Well, the short answer is it depends! I know, that’s a satisfying conclusion to any debate 😉 But it really is the sort of thing that’s up to the reader.
Because some people will be happy for historical fiction to be graphic and authentic and hard-hitting… others are looking for light entertainment. And that’s okay. A lot of readers are looking for a little escape from reality and history can be a little grim.
And I have to admit, even I’m not always into hard-hitting historical realism. I’ve mentioned before that everyone has their limit and I can’t pretend to always be down for some skull-bashing war drama.
Buuuut… Sometimes I feel like the historical setting is entirely lacking. Recently, I’ve had this problem with a some popular alternative history books, like Bringing Down the Duke, Gentleman’s Guide to Vice and Virtue and Ransom My Heart, where the modern twist is so prominent that the history sinks into the backdrop. In Gentleman’s Guide and Bringing Down the Duke in particular, it was the characters that felt out of place- so much so that I wondered why they were not just written for a modern context. All the characters either thought like people from the 21st century… or they were a moustache twirling villain. And that’s a little frustrating- because, more than getting the setting right, it’s got to feel like the people come alive.
Though perhaps this is just an issue that stories like these stretch the bounds of reality a bit too far for me (which is a shocker, given I’m a massive fantasy nerd 😉). For some reason, if I know the history or I’m thinking of real people, it’s just going to be that much harder to suspend my disbelief (which is why I’ve never got on well with Philippa Gregory books for instance). It’s not so easy to switch off that sceptical part of my brain snapping out “yes but the real Anne Boleyn probably didn’t commit adultery… least of all with her brother!” (okay, I have good reason not to like Philippa Gregory- what is with her and incest plotlines!)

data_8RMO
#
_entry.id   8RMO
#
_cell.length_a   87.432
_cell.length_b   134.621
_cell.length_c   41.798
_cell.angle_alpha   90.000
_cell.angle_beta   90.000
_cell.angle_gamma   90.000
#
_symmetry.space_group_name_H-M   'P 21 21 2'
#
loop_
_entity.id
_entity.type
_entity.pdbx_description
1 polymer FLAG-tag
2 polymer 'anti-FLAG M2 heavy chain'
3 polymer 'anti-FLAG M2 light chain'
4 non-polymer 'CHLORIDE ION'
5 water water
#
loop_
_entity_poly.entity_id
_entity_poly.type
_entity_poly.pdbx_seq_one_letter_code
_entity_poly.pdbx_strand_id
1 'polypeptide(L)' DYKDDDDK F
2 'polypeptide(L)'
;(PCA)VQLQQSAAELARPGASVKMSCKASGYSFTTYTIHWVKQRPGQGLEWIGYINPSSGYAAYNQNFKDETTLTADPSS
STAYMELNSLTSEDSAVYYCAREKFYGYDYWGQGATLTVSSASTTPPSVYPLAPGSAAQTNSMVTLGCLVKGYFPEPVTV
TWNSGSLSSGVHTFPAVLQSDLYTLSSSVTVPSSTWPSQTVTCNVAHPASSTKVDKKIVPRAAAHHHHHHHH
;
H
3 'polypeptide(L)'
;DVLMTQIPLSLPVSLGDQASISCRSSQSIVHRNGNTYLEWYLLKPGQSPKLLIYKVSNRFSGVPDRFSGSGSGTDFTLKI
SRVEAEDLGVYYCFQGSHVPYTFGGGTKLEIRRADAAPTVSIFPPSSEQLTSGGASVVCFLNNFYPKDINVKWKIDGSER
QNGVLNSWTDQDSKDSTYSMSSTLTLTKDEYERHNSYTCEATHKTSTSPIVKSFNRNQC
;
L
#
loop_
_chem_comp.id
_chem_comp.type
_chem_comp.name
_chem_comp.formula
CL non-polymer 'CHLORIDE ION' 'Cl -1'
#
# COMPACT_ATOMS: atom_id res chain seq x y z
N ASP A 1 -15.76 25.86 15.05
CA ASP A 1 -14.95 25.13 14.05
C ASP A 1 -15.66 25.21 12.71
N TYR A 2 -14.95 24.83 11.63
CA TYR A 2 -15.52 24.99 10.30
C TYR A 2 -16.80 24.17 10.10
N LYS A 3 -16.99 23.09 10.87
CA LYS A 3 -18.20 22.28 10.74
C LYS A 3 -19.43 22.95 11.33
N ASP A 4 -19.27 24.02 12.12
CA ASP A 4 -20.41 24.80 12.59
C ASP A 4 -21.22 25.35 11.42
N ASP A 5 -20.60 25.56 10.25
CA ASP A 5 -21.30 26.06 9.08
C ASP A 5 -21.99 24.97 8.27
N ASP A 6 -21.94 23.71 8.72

What I’ve come to realise is that this is a world building problem- just as much as it would be in fantasy if everyone started breaking the rules of the magic system. I can suspend my disbelief… but only so far. I have to be able to buy the way the world works- and in historical fiction it’s that much harder to change things up.
Of course, it’s hard to draw a definitive line here. Many of you will know, I’m all about *exceptions* and I’ve read my share of great alternative fiction. For instance, it’s not like time travelling to Ireland before its independence is a realistic plotline- but I still enjoyed the hell out of that book! So, I really can’t be the one to judge what is “too far”- what works for me could easily not work for you, and vice versa!
Which is why I wanna pass the question over to you- where do you draw the line? How accurate does historical fiction have to be for you? Let me know in the comments!